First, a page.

In February of 1888 the first meeting of the Fair was held, in March of that same year a notice was given that the “District of Surrey Agricultural Association” was incorporated as an association under the Agricultural Societies Act. In September of 1888 the first Fair was held in the Surrey Municipal Hall and grounds located at Surrey Centre. The Fair was moved to the present site in Cloverdale in 1938.
In 1962 the Surrey Athletic Association who owned and operated the Cloverdale Community Centre, located on the fairgrounds, was disbanded and assets and members merged with the Lower Fraser Valley Exhibition Society. This helped expand the overall activity and in 1965 a Class “A” status was obtained, thus making it the second “A” Exhibition in B.C.
The Lower Fraser Valley Exhibition Society received permission to call themselves the Cloverdale Rodeo & Exhibition Association in 1994.
In 1945 it was a small-town rodeo held on the fairgrounds at the corner of Pacific Highway and Old McLellan Road. Today the Cloverdale Rodeo & Exhibition is the second largest community rodeo in Canada , attracting competitors and spectators worldwide.
The idea for it was conceived in 1944 when the late Jack Shannon and Clarke Greenaway, two local horse enthusiasts, were watching a rodeo in Kamloops .
The next year the concept of a local rodeo became the major project of local Kinsmen. It was presented entirely by volunteers and “The West Goes Wilder” proved more popular than anyone’s wildest dreams.
In fact, it was so popular that in 1947 it was taken over by the Lower Fraser Valley Agricultural Association. The turnout was so huge that year, that hundreds of spectators had to be turned away.
In 1948, the year Cloverdale Rodeo went professional, the association rebuilt the corrals, constructed new chutes and fences and extended the racetrack (which also served as the rodeo arena) to one half mile. Grandstands were added to provide seating for an additional 3,000 people.
That year the rodeo had to be postponed from May until Labour Day weekend because of the Fraser River floods. Things were still mucky when Frank Putnam, then agriculture minister, opened the event. In 1950, for the first time, points scored at Cloverdale went towards standings for the title of World Champion All-around Cowboy. That same year, Sam Shannon, OBE (Jack’s brother) crowned the first Rodeo Queen, Patricia Kronebusch with a white stetson hat.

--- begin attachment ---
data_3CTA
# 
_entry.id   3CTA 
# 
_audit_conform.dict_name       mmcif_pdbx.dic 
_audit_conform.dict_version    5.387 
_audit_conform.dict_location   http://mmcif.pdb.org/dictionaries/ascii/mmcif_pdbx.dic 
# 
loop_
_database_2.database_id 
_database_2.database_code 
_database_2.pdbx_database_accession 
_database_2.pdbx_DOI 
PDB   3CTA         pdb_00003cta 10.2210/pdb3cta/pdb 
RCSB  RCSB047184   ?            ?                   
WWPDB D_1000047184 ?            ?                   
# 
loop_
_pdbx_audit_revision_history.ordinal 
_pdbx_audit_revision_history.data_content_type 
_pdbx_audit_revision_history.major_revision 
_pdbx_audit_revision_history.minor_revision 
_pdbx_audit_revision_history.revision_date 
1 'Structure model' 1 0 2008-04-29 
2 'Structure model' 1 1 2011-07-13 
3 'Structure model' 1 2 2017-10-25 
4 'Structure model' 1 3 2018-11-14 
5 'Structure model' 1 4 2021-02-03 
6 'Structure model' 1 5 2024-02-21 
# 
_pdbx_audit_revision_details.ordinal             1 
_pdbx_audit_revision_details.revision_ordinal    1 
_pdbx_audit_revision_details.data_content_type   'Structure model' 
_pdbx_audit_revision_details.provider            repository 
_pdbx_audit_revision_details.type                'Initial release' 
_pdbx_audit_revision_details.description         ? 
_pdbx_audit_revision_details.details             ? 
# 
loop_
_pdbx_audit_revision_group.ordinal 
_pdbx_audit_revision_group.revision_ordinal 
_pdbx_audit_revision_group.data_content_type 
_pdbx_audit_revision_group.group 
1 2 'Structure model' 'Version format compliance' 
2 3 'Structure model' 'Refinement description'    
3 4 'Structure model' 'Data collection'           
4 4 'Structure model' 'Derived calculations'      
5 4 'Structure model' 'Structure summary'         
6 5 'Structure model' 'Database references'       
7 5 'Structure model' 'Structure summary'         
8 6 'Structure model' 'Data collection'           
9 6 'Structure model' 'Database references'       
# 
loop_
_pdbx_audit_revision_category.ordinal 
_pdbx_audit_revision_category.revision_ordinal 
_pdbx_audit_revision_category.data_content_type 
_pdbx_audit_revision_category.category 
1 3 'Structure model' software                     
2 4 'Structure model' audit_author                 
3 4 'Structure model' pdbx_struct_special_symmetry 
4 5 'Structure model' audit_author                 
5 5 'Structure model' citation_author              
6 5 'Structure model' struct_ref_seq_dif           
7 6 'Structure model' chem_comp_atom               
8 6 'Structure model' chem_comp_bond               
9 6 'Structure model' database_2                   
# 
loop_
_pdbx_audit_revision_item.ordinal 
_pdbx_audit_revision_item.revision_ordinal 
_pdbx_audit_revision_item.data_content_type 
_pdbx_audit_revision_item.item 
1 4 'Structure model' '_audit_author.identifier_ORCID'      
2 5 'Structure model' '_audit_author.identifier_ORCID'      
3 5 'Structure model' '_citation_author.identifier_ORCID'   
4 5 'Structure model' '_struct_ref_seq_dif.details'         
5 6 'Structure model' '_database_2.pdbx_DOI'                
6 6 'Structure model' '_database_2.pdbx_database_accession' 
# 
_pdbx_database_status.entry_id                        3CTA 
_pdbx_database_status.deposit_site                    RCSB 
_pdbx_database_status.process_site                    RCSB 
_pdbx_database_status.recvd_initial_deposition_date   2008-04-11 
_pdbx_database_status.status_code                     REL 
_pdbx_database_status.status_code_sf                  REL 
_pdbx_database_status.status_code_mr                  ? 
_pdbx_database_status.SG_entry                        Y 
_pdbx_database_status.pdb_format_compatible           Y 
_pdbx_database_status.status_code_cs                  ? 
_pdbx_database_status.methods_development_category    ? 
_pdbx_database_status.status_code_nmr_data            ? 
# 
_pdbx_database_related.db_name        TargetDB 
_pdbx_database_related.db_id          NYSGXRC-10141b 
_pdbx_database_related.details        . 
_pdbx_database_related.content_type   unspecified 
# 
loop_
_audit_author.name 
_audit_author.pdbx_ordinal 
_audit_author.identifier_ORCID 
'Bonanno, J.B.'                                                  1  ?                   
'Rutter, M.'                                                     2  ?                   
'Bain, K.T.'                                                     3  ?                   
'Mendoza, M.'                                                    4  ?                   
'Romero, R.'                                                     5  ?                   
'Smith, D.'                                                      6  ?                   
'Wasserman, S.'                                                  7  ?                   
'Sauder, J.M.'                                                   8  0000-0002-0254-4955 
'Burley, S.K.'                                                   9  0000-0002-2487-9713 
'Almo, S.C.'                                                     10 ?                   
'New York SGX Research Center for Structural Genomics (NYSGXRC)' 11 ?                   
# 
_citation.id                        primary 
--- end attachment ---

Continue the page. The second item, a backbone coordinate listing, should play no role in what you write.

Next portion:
In 1952 Wilf Hodgson became the Rodeo chairman and built the Cloverdale Rodeo into the number 10 rodeo in Canada and number 40 in the world standings in purse money. Wilf remaining in that position until 1965.
From 1965 to 1973 local businessmen took over the running of the Rodeo and interest and revenues declined to the point where the Rodeo lost more than $7,000 and there was talk of shutting the show down completely.
Then in 1974 Will Senger took over as rodeo chairman and helped orchestrate a fantastic 10 year turnaround. In 1983 the Cloverdale Rodeo attracted more contestants than the Calgary Stampede and packed 20,000 spectators into the arena. Will Senger is still with the association as the Arena Manager.
In 1984 the Cloverdale Rodeo was voted the Number One Performance Rodeo in North America by the Professional Rodeo Cowboy’s Association.
The Cloverdale Rodeo & Exhibition has grown into an event of international proportions. Every year more family-oriented displays, features and entertainment are added to the schedule of events, helping establish the Cloverdale Rodeo and Exhibition as an event that has something for everyone.
In 1996, for the first time ever, the 109 year-old annual fall exhibition was rescheduled to be part of world famous rodeo weekend. The traditional exhibition brings agricultural exhibits, animals and local arts and crafts to the already fun-filled long weekend. The exhibition, along with a wide assortment of family activities, truly makes the Cloverdale Rodeo & Exhibition “much more than just a rodeo”.